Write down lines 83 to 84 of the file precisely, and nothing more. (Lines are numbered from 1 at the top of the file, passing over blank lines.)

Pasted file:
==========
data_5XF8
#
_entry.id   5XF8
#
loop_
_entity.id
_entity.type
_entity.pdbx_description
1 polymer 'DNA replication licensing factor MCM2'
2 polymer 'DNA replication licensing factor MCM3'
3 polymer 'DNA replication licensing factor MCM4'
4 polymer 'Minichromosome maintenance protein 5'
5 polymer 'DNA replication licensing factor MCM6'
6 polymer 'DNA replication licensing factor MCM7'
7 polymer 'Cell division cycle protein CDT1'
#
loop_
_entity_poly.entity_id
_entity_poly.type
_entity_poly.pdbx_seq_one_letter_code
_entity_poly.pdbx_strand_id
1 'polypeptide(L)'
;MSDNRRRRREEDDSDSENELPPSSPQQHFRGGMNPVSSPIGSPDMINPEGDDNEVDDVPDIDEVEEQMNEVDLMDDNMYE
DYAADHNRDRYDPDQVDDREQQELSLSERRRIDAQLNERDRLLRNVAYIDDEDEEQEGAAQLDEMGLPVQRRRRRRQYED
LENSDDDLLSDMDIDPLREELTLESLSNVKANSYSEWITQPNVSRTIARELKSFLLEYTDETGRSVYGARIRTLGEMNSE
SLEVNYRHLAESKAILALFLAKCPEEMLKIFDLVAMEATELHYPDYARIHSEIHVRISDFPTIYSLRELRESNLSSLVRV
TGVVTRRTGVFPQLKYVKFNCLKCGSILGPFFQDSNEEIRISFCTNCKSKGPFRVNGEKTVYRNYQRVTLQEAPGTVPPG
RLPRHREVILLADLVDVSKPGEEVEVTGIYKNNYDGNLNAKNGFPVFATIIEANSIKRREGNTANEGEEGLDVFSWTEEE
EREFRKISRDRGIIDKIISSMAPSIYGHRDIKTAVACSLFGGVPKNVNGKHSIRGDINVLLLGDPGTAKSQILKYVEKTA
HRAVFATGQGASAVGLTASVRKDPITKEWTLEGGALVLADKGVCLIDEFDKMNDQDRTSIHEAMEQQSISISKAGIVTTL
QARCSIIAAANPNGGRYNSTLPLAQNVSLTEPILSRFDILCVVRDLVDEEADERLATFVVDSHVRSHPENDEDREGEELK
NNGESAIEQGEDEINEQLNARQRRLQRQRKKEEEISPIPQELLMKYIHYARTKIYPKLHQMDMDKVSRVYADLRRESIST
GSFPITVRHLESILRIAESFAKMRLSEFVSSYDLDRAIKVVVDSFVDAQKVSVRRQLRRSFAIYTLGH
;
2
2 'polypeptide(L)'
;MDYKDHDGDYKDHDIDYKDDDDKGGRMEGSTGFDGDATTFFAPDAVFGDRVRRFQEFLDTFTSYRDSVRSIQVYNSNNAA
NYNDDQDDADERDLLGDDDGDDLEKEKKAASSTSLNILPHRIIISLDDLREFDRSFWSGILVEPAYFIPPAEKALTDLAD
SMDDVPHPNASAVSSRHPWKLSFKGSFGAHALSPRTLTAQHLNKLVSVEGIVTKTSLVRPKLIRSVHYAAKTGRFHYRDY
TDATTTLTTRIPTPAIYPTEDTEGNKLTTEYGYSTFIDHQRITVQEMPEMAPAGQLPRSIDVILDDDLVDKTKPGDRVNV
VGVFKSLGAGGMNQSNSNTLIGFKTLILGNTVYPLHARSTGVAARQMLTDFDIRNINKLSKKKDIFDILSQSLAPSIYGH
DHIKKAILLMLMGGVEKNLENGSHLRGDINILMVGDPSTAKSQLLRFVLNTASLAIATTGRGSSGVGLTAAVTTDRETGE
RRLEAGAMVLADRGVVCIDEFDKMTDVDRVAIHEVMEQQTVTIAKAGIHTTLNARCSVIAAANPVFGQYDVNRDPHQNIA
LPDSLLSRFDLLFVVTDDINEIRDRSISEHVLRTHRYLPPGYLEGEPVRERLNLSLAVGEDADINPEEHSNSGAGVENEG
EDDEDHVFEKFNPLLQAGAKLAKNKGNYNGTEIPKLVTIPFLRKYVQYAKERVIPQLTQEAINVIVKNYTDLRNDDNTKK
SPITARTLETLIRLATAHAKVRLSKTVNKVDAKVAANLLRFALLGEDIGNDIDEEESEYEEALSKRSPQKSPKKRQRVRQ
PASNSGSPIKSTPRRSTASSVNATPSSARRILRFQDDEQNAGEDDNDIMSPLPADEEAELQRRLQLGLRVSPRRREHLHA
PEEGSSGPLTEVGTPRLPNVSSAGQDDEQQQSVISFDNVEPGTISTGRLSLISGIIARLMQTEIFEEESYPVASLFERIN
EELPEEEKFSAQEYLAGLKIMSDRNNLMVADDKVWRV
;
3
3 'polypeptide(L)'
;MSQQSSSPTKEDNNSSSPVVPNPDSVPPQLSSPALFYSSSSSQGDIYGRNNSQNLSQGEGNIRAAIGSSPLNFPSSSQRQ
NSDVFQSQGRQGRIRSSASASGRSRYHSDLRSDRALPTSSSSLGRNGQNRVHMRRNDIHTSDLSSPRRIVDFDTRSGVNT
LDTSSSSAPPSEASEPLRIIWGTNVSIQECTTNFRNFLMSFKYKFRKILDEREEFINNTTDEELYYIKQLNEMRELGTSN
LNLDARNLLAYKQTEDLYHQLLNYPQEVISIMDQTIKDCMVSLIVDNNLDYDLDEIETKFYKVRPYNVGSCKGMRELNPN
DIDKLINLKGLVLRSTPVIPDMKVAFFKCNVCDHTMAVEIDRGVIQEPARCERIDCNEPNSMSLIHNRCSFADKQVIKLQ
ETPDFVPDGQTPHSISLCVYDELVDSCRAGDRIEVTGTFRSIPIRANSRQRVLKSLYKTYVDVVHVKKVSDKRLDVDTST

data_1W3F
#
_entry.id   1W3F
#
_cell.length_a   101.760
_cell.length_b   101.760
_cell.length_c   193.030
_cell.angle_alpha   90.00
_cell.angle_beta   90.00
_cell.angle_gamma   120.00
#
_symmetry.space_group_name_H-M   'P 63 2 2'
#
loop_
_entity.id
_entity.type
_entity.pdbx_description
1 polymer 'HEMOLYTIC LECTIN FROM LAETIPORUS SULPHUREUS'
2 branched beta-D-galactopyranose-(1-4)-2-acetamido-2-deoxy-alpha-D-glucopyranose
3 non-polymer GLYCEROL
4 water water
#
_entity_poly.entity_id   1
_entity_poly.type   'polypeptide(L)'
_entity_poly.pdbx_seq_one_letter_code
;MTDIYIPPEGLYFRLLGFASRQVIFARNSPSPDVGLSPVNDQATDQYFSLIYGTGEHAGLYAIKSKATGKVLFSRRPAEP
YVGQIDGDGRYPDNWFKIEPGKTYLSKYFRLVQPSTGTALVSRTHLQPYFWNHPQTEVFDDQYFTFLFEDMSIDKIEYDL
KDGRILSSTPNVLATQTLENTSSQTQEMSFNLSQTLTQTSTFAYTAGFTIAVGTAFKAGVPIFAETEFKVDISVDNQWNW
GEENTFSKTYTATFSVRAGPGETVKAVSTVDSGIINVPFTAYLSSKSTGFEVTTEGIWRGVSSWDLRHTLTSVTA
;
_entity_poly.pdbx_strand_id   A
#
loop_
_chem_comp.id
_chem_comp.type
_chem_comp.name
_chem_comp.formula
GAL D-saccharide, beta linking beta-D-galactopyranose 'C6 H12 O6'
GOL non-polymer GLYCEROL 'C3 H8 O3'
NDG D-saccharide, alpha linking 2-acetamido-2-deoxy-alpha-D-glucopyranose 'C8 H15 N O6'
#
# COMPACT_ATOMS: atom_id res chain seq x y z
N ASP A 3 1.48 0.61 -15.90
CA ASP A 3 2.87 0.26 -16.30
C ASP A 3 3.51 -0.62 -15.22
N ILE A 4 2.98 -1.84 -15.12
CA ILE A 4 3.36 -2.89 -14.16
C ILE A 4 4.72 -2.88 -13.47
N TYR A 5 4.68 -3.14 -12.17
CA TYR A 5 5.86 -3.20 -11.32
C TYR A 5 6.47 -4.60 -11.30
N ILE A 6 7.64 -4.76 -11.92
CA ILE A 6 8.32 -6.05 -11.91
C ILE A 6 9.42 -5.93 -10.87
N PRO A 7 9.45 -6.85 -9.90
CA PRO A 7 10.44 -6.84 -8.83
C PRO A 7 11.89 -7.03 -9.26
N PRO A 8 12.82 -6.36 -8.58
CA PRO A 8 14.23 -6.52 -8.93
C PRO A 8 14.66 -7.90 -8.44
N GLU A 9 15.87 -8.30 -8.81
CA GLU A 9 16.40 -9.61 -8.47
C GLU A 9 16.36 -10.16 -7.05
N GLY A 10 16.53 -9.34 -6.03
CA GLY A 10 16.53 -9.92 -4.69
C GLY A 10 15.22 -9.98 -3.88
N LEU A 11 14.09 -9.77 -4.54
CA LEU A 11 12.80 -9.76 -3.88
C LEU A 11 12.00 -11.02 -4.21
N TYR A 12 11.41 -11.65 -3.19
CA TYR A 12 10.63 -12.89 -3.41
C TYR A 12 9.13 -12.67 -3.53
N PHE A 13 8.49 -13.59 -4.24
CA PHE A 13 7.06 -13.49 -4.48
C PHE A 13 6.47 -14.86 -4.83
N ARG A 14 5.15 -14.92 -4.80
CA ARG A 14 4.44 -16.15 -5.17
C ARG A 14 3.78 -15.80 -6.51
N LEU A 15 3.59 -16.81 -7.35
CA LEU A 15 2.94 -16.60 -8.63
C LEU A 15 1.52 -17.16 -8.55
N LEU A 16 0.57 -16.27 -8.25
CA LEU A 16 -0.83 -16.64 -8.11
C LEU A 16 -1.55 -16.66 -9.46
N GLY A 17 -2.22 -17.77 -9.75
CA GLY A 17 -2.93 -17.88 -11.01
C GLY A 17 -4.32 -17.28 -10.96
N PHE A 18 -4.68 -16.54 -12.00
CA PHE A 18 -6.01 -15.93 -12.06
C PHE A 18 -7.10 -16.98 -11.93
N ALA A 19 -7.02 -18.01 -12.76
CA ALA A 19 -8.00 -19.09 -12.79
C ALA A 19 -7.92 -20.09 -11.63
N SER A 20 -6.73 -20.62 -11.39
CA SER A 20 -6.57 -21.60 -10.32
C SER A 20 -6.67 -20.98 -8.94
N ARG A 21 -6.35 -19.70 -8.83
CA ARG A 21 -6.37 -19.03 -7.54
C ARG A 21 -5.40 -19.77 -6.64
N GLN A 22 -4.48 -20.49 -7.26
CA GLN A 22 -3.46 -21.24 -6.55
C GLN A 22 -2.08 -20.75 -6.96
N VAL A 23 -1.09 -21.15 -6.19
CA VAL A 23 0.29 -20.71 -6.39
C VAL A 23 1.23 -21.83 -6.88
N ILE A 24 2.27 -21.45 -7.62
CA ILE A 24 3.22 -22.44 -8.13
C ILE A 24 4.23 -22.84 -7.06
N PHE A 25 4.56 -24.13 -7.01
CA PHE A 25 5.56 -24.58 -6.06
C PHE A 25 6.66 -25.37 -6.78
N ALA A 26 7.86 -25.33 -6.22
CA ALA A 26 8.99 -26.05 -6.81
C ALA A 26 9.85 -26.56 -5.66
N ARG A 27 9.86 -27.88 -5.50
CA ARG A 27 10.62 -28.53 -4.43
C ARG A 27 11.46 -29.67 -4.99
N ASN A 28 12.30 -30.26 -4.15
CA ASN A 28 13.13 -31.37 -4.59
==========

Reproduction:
_entity_poly.pdbx_seq_one_letter_code
;MTDIYIPPEGLYFRLLGFASRQVIFARNSPSPDVGLSPVNDQATDQYFSLIYGTGEHAGLYAIKSKATGKVLFSRRPAEP